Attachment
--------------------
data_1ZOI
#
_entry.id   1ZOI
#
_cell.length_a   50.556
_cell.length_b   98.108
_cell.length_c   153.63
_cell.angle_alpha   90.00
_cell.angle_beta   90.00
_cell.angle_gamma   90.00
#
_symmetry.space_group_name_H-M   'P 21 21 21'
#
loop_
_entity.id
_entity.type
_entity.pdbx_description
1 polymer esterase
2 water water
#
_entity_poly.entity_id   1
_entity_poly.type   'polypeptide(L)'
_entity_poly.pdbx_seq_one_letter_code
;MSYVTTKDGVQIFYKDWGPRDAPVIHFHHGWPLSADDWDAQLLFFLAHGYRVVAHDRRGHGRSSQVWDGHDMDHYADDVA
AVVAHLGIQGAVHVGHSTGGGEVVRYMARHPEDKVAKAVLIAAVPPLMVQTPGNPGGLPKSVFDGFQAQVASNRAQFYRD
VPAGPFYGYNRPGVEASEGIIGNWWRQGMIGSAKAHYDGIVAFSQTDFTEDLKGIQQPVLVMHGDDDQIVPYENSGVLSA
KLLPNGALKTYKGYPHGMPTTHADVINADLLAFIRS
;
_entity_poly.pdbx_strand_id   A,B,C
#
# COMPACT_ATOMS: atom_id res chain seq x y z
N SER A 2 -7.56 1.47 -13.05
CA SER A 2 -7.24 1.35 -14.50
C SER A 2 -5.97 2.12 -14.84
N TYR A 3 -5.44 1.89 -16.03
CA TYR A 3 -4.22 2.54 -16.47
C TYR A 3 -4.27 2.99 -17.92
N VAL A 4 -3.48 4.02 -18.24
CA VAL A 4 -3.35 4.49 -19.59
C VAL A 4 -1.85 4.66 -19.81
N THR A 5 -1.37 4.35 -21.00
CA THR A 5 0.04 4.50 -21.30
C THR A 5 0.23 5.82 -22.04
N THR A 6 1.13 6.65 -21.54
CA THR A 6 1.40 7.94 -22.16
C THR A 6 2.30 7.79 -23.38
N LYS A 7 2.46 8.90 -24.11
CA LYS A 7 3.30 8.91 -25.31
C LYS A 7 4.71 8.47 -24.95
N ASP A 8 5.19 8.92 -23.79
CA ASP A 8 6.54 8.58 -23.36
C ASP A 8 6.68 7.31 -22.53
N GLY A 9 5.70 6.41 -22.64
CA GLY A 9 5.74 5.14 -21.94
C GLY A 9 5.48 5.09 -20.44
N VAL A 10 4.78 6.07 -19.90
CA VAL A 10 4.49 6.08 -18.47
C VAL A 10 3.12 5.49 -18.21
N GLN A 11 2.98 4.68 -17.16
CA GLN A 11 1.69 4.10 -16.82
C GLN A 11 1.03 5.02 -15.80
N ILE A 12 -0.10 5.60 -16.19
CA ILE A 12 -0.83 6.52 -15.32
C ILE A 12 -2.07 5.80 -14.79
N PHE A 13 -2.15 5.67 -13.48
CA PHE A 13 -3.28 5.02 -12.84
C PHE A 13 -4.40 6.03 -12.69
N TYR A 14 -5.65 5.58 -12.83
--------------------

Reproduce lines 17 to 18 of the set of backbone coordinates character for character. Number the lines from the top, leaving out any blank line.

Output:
_entity.pdbx_description
1 polymer esterase